Who are the protagonists of social innovation around the world?
In this video gallery we have collected the pitch decks from many of the innovators who have successfully passed the first stage of the selection process of the “ICT for Social Good” Grant, created by Ong2.0 and realised within the Innovazione per lo Sviluppo Program, thanks to the support of Fondazione Cariplo, Compagnia di San Paolo and the collaboration of Fondazione Mission Bambini Onlus.
by Viviana Brun
To present their project, their idea, their reason for working passionately every day, in a span of thirty seconds is a challenging task. Many innovators of the “ICT for Social Good” Grant, however, accepted this challenge with great enthusiasm and tried their best to briefly introduce themselves and their projects.
This video gallery was created to offer an overview of the variety evident in the social innovation sector. It is a world populated by people of different origins, aspirations, ages … a sign of how ICTs are versatile tools that can be adapted to contexts and needs in the service of a more inclusive kind of development.
Let’s have a look at the video playlist.
One problem means one new idea
Every deficiency has at least one solution, and it’s just a matter of identifying the one that suits best. This seems to be the idea that inspired the work of the participants in this first edition of the “ICT for Social Good” Grant.
So, if citizens in Bosnia-Herzegovina don’t feel safe enough, they can join forces with and help the police/public safety institutions to make their environment more secure by using Civil Patrols, a software that helps end users report illegal activities to the appropriate institutions via secure online communication channels.
To help the hearing-impaired in Colombia overcome communication barriers they encounter every day, a virtual interpreter is available on PCs and smartphones.
In Nigeria, in order to counter the black market for blood transfusions, and encourage the meeting and the exchange of information among donors, patients and health centers, Bukola Bolarinwa founded Haima Health Initiative, an application accessible on PCs and mobile devices.
In India, the Nyaaya platform supports citizens’ access to state laws with the use of guides and tutorials. Availability in various local languages ensures that everyone is able to truly understand his or her rights.
If traditional African identity and knowledge are likely to be lost, the app developed by Elizabeth Kperrun helps children rediscover fables in their local language, and have fun while learning in English, Hausa, Swahili, Igbo, and Yoruba, providing everyone with access to quality educational content.
According to the World Health Organisation, in Cameroon deaths caused by road accidents exceed those due to malaria by 40%. As a result Achiri Arnold Nji decided to develop Traveler, a platform that uses big data, GPS systems, and sensors to monitor the performance of bus drivers, improve passenger safety, and respond in case of accidents.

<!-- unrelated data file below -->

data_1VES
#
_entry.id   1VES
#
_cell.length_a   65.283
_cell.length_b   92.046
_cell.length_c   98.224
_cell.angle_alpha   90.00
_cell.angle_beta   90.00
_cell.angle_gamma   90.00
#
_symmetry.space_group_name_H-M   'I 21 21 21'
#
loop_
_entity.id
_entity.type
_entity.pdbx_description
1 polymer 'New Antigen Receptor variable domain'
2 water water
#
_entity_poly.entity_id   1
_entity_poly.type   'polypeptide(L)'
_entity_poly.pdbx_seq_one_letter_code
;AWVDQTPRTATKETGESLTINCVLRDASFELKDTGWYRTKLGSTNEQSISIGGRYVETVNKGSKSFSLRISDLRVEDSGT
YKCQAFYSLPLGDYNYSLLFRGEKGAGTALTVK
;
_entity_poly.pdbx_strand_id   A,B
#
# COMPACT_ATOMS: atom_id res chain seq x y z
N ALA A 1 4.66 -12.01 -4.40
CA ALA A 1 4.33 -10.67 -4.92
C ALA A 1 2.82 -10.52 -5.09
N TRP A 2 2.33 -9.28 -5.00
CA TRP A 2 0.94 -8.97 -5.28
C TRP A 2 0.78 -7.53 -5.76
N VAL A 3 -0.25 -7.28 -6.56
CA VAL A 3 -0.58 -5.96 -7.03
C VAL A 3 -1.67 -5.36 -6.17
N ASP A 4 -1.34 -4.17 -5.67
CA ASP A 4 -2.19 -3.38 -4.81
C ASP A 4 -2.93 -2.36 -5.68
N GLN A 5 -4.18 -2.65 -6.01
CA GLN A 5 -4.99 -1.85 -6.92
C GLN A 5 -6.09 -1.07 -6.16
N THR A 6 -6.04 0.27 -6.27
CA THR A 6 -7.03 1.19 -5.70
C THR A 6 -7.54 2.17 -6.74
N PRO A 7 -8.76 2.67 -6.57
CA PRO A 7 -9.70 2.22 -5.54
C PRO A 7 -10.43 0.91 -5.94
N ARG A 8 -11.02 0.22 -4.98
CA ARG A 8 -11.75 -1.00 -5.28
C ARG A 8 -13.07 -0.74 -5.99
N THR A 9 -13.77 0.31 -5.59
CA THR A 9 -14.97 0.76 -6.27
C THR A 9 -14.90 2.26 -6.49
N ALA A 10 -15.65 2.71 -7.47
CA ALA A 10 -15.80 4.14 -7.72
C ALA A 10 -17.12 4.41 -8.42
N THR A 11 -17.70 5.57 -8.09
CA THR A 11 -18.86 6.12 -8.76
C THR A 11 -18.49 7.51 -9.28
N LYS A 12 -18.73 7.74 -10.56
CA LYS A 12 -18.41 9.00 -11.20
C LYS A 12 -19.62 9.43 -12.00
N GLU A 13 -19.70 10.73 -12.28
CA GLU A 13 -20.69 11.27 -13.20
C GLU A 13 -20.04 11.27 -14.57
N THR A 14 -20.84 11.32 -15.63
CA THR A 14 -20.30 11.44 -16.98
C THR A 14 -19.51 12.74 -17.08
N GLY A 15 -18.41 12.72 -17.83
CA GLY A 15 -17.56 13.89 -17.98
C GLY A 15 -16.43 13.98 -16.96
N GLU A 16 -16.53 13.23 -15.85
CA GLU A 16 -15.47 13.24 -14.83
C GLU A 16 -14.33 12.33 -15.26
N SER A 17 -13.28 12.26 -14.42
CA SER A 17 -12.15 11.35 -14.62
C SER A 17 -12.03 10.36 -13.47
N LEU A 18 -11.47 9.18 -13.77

Social innovation is not just in the technology
Not everyone develops new or highly technological solutions. In Benin, where people with albinism still face prejudice and discrimination, Franck Hounsa educated a group of 20 albinos on blogging and digital writing so they can raise awareness on what this congenital disorder really is, to help prevent the spread of prejudice and discrimination and get other albinos out of isolation.
In Ivory Coast, Daniel Oulai combined offline and online methods through the creation of “Grainothèque” -the first Ivorian community library dedicated to seeds- created to preserve African biodiversity, and to ensure young farmers’ access to good quality native seeds. The project is accompanied by the creation of a web platform dedicated to agro-topics such as seed reproduction, how to adapt agricultural production to climate change, and how to improve the marketing of local products.
Agriculture and health among the most common themes
There are many solutions dedicated to agriculture, as well as products and services targeting women’s health and empowerment.
In Burundi, where access to the Internet is limited, social organisations have registered strong demand for good information on sexual and reproductive health issues. To cope with this need, Grâce Françoise Nibizi and SaCoDé association put in place an SMS information system.
While in Nigeria, Emmanuel Owobu created MobiCure, an app that allows mothers to monitor their children’s health and growth by receiving targeted information for various stages of their children’s development.
In Mozambique, Suzana Moreira is working to improve women’s access to entrepreneurship through a training program and a direct support system realised via SMS and social media.
Among the videos received, there are also some Italian examples. Organizations such as IPSIA, CINI Italia e Global Health Telemedicine Onlus presented innovative projects realized in different countries in the fields of education, women’s protection and struggle against early marriage, and telemedicine.
The basic rule for everyone is to focus on effectiveness, not on the use of technology in itself, but on the use of ICTs as tools to create a concrete and positive impact at a local level.